John Bundy was born in Guilford County, North Carolina and raised near Monrovia on a farm in Morgan County, Indiana. He was part of the Richmond School of Indiana painters and Richmond’s premier artist. Bundy attended Quaker schools and married Mary Marlatt in 1875. He spent nearly a decade in New York City as a portraitist and was also a photographer, but later decided to focus on landscape painting. He worked in both oil and watercolor, with much of his subject matter coming from Wayne County, Indiana, especially the Whitewater Valley. In 1888 he moved to Richmond and for eight years headed the Art Department at Earlham College, where he taught drawing and painting. During that time a book of his etchings, “Fond Recollections”, was published. This book reflected his love of the scenery around Earlham. After the death of his wife in 1906, John E. Bundy built a studio behind the family home in Monrovia and lived with his sister. From 1910 to 1911 he traveled in California and then spent several summers in Northern Michigan on Little Traverse Bay, where he painted primarily in watercolor. By the early 1920s, he was remarried to Elwood Morris, a Richmond painter. He exhibited widely across the United States, including the 1904 Louisiana Purchase Exposition, the Pennsylvania Academy in 1904, the National Academy of Design in 1911 and 1916, the Chicago Art Institute in 1903 and 1907-1914, the Hoosier Salon in 1925, and the 1902 Society of Western Artists. His primary dealer was J.W. Young of Chicago. In 1929, John Bundy, who was getting quite frail, moved to Harlingen, Texas with his son but died in a sanatorium in Cincinnati on January 17, 1933.
Many of these artists were either native to Indiana or lived, worked, and studied around the Midwest in the early 20th century, specifically in Indiana locales such as Indianapolis, Brown County, Muncie, Nashville, Portland, Richmond, South Bend, and southern Indiana.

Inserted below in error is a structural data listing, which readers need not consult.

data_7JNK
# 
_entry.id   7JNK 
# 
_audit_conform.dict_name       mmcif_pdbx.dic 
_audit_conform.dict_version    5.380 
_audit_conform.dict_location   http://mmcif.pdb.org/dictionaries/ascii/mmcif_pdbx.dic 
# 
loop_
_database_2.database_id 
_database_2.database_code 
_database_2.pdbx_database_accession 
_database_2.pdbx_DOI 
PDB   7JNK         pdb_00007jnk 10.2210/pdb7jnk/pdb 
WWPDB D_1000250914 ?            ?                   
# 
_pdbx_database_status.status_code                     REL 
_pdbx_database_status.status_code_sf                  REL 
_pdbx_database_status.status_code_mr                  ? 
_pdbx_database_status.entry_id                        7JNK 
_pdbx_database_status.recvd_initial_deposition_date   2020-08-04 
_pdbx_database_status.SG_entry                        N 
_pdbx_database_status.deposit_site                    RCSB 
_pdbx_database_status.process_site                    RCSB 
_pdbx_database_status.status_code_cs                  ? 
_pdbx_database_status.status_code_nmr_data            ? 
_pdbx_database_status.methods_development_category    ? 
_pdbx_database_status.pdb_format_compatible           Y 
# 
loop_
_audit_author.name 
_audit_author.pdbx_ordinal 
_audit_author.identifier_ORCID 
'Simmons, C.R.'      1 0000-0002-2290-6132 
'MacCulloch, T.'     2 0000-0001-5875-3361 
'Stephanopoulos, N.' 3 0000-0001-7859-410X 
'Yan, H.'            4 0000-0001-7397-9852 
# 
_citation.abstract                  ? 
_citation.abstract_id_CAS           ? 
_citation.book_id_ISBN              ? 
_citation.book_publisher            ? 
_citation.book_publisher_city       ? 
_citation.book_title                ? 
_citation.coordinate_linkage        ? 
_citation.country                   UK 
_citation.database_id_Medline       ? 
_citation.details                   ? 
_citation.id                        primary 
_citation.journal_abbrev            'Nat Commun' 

Several artists studied or were integral figures at Indiana institutes such as the Fort Wayne Art School, Muncie Art School, Indiana School of Art, and the Richmond School. Others were associated with entities such as the Brown County Art Colony, Hoosier Group, Hoosier Salon, and the Richmond Art Museum. The artwork we are seeking includes impressionist, landscape, oil, still life, and watercolor paintings from these Indiana artists.
Brown County Art Colony
The Brown County Art Colony was formed in the early 1900s by artists who were attracted by the undisturbed picturesque landscape known as Peaceful Valley. T.C. Steele was the first to become a resident of the county when he purchased 200 acres near Belmont. Adolph Shulz is considered to be the founder of the Brown County Art Colony. He began visiting Brown County in 1908 and in 1917 became a permanent resident. Both Adolph Shulz and T.C. Steele influenced other artists and many began building cabins and moving to the area.
Will Vawter and Gustave Baumann were among the first to make Brown County their home. Other artists such as Charles Dahlgreen, Lucie Hartrath, and L.O. Griffith came from Chicago and by the early 1930s there were at least eighteen artists with permanent homes in Brown County.
Artists such as C. Curry Bohm, Edward K. Williams, Ada Walter Shulz, Carl Graf, V.J. Cariani, Gustav Baumann, Will Vawter, Dale Bessire, Georges LaChance, Marie Goth, Leota Loop, Adam Emory Albright, Olive Rush, and Alexis Fournier flourished and created the Brown County Art Colony nearly 100 years ago.
- Letsinger-Miller, Lyn. The Artists of Brown County. Bloomington and Indianapolis: Indiana University Press, 1994.
- Nesbit, M. Joanne, ed., Barbara Judd, comp. Those Brown County Artists: The Ones Who Came the Ones Who Stayed the Ones Who Moved On. Nashville: Nana’s Book, 1993.
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